Friday, February 11, 2022

All you newspeople get off of my lawn!

I may have found a new avatar.

I'm not actually this bald (yet) and I haven't worn a moustache since law school. And, of course, that long-ago moustache was never as luxuriant as the one on this old codger. Not too surprising, given how young I was then, that my moustache was more of the starving caterpillar variety.

But this fella's all-you-kids-get-off-of-my-lawn bravado rather neatly sums up my attitude toward... toward... toward, well, just about everyone these days, actually.

I am particularly disturbed, these days, with the news.

It's not that the news is bad. News is always bad. Always has been. Crime, poverty, hatred, taxes, war, disease -- and stay tuned for the full 7-day forecast right after these messages for medicines whose side effects sound worse than the diseases they supposedly treat.

What's different about the news these days, I think, is that it's not just always bad, it's always the same bad. Trump, Covid, masks, Trump lawyer, Covid protest, vaccination passports, Trump, Covid, MASKS.... Everything repeats endlessly, but ever more shrilly with each repetition.

I think it's starting to affect our collective mental health. I know it's affecting mine.

And no one makes a mistake any more. No, any little inconsistency between what was said yesterday, or last week, or ten years ago, and just this moment, is seized upon as proof of lying. LIAR!

Sometimes, of course, professional politicians do lie. You know the old joke:
Q. How can you tell if a politician is lying?

A. His lips are moving....
But that's a joke, not a statement of Holy Writ. If it's in their best interests, a politician can be counted on to speak some version of the truth. More or less. Most of 'em, anyway.

Moreover, not every civil servant is a politican. Some are. Especially in the highest places. But most are just pepole who keep their heads down and do their jobs to the best of their understanding and ability.

Most judges aren't politicians either. Even on the U.S. Supreme Court. Whatever the hysterical fund-raising emails say. Despite the braying of 'experts' on cable news. Judges are political animals only because all humans are. It's a fact of our evolution -- our primate heritage. Like saying cattle or bison are herd animals. Or bees and wasps are hive animals. But it's a different brand of politics; judges are by and large not professional politicians.

In many states, including my home state of Illinois, judges are elected. Even these elected judges -- with a few exceptions -- are not professional pols. (Now and again someone will move from the ranks of other elected officials and onto the bench. It's not the most common career trajectory. To the extent that Illinois pols become involved with the courts, it's usually before the bench. In the dock, as they say 'cross the Pond. We had a governor some years back who later went on the federal bench -- and then to federal prison. But that was an unusual case. (Bonus points if you remembered Otto Kerner before I gave you the answer.)

If you stop and think about it -- something I suspect that our media masters really don't like us to do -- there are a lot of men and women who have influence on the health and security of our polity without ever holding real elected office. Thank God!

Sometimes the reason people, even professional politicians, say one thing at one time and then another later on is because they've learned something in between. It happens.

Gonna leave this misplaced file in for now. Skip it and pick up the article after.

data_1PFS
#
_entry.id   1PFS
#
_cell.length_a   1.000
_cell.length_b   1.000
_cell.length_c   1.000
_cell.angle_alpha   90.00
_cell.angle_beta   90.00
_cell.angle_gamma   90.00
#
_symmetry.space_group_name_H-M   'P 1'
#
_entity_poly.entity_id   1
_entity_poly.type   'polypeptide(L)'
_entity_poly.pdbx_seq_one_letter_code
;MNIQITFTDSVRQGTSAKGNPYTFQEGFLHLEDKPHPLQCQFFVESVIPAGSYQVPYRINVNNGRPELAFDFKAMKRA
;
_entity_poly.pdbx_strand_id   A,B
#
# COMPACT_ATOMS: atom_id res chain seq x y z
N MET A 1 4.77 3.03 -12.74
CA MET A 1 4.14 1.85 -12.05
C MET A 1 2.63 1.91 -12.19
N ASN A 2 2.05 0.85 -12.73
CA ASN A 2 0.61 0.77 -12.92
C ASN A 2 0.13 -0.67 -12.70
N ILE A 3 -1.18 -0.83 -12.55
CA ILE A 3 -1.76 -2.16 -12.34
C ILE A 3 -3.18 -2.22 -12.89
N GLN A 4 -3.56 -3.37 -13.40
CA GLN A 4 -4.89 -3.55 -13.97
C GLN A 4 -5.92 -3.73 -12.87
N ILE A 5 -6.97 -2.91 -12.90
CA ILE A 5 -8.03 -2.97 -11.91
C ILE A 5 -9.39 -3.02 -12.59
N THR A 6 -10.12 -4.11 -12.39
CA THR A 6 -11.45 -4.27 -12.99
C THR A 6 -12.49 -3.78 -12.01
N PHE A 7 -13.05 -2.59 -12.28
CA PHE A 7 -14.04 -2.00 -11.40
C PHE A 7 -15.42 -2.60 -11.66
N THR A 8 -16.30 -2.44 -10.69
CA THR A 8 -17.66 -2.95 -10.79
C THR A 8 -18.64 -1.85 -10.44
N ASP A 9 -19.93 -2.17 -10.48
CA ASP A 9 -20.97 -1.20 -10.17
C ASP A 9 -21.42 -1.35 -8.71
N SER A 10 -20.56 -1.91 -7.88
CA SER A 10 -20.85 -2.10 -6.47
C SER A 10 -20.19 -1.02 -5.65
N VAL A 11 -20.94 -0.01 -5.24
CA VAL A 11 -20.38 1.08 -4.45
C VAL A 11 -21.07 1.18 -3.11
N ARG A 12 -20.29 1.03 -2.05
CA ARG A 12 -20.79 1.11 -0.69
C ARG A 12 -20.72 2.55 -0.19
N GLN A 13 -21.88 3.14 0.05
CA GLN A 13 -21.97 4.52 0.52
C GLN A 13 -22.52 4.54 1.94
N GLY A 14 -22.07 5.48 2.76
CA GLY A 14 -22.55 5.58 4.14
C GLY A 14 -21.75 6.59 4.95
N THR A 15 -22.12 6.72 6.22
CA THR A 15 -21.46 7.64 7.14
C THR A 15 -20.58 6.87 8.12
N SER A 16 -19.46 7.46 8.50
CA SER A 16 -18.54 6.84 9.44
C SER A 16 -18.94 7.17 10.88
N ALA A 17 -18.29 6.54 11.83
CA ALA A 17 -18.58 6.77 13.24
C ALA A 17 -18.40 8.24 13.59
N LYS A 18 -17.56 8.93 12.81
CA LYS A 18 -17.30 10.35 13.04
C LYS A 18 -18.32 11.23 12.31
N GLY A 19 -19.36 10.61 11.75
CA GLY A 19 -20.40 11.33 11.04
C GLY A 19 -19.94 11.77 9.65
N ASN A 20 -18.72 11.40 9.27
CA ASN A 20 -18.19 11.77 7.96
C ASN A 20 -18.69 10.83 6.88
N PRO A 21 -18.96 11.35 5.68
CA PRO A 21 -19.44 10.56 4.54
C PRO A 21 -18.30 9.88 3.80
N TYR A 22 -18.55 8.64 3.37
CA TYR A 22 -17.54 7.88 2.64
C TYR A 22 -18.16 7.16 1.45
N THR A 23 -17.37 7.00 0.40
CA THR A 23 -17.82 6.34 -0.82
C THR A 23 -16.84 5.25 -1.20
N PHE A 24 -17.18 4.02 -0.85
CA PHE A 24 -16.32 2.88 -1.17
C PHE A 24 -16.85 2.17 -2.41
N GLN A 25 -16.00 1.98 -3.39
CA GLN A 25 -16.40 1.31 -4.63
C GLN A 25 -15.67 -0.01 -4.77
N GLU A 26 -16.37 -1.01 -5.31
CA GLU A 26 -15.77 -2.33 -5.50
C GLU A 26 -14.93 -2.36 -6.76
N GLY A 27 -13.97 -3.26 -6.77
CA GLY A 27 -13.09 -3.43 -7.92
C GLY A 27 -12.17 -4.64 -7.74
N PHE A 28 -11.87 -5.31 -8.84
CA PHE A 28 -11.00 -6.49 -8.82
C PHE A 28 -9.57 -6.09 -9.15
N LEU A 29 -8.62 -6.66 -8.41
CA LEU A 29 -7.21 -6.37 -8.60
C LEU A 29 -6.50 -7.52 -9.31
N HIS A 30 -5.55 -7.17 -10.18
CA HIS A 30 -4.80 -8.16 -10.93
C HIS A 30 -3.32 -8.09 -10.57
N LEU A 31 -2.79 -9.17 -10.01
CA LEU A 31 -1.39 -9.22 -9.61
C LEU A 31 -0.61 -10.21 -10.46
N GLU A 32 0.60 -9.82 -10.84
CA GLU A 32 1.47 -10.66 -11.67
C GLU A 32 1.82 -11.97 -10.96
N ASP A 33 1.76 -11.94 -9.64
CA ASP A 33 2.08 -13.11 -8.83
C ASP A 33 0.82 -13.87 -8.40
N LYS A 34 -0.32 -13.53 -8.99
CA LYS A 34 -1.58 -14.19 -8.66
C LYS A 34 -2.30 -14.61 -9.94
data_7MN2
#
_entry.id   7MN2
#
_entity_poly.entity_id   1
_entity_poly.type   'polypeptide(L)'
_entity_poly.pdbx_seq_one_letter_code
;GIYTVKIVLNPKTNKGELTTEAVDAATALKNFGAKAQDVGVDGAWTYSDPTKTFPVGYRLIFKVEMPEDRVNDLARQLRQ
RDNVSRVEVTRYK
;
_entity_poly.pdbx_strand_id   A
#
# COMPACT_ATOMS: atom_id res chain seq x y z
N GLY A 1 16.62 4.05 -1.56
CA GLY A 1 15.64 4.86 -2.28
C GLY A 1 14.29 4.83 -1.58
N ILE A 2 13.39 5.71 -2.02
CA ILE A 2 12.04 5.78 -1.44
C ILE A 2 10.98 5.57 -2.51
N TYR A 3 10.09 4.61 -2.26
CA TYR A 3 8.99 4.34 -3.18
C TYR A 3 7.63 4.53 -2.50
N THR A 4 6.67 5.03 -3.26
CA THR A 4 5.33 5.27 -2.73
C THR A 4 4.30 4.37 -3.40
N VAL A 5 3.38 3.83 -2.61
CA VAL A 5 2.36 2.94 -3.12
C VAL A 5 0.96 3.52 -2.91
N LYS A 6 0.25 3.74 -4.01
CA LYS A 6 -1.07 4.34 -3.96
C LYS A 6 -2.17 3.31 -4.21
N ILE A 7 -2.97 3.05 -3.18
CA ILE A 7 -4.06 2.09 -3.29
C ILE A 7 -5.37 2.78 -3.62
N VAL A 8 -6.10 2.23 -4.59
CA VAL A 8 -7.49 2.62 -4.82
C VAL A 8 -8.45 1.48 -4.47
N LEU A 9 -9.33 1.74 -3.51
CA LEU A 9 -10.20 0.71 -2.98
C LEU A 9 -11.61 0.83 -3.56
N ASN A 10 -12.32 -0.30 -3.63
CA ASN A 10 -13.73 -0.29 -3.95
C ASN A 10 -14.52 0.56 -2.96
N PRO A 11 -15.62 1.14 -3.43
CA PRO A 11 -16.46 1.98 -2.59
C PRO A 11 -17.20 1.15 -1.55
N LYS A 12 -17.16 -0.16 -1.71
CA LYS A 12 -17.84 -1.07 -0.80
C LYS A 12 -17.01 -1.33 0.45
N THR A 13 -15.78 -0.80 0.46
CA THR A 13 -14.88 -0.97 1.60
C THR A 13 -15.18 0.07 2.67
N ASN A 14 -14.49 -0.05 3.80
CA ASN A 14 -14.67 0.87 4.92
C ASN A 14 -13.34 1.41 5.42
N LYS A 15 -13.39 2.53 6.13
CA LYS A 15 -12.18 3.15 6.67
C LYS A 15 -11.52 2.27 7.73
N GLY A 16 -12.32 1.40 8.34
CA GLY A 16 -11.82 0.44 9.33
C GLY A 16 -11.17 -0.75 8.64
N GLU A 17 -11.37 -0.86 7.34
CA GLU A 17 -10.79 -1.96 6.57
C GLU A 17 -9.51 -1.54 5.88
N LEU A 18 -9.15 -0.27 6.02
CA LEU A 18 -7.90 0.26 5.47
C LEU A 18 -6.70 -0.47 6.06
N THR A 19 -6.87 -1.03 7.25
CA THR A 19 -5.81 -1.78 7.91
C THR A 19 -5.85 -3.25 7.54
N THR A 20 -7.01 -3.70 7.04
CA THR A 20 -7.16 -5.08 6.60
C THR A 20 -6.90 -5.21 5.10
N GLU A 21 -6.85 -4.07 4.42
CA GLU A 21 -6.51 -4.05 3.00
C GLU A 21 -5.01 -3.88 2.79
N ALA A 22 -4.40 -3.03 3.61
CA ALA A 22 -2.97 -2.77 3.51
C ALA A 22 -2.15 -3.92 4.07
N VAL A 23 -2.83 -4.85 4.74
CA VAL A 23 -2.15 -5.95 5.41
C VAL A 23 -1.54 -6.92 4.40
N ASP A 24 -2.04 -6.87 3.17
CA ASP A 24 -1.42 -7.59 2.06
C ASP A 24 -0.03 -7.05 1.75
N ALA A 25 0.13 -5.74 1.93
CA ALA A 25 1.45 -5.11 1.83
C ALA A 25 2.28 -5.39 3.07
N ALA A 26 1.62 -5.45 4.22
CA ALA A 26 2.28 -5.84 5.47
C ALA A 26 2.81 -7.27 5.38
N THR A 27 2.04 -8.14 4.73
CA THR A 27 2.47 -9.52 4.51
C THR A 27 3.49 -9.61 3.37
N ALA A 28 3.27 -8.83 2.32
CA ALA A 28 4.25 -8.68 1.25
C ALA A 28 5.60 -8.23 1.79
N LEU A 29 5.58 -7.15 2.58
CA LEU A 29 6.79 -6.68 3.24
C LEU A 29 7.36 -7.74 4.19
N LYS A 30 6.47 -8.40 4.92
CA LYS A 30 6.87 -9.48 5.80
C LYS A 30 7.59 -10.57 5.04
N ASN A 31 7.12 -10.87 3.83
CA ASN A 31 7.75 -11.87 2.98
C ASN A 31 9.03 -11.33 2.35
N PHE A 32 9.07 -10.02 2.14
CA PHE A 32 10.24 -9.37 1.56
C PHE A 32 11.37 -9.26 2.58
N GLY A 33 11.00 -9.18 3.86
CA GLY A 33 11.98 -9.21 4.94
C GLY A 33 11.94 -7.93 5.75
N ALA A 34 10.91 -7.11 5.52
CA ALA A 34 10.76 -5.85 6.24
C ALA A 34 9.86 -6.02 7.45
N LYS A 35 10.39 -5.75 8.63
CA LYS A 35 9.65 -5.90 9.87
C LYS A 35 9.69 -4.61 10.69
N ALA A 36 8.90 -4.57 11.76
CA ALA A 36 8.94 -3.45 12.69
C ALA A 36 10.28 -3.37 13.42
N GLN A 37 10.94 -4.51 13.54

Perhaps not often enough, but still....

All this back and forth about lying, and all these elegant accusations of he's a liar or she's a liar, no matter how passionate, no matter how fraught, is ultimately sterile. Useless. It doesn't fill a single pothole, or pick up anyone's garbage, or repair a single bridge. It doesn't make our streets safer, our schools better, our banks less rapacious.

The genius of America has always in our ability to hunker down and do things. We used to do what worked, regardless of who proposed it, or where the idea came from, leaving it to the academics or the Europeans to figure out labels for it after the fact. Meanwhile, we enjoyed the benefits.

Did we always get it right? Hell, no. We can catalog our national failures some other time. (The fascinating thing about that exercise is that, if it is done honestly and in good faith, anyone can see how far we've come, and how we've improved the human condition, despite our many flaws and failures.)

You will read surveys here or there, or articles, or videos, about how this Scandanavian country is happier than America, or how that other country has reduced wealth inequality. Other countries can boast less street crime. But the poor and persecuted across the world still look at America as a place of refuge and safety.

Why can't we?

I lay some of the blame on our media -- that stokes our fears and divides us into warring camps in the pursuit of bucks and clicks. To them I say, get off of my lawn.

I want to secure the Blessings of Liberty to my Posterity, and this will be impossible if We the People descend further, from our current stalemate, to political violence (the first dangerous rumblings of which have already been seen in our sad country), and ultimately to civil war. Don't tell me it can't happen here. It happened to the Roman Republic. Our Founding Fathers wanted to spare us that fate. They knew Roman history intimately, and debated it, and drew (often conflicting) lessons from it. Our kids don't even study the fall of the Roman Republic in school. But that is a story for another day.

Meanwhile... turn off your TVs (at least as soon as the weather segment is over). Embrace your community, greet your neighbors, and remember, while you may not like everyone the same, we are all in this together and we have an obligation to try and get along.

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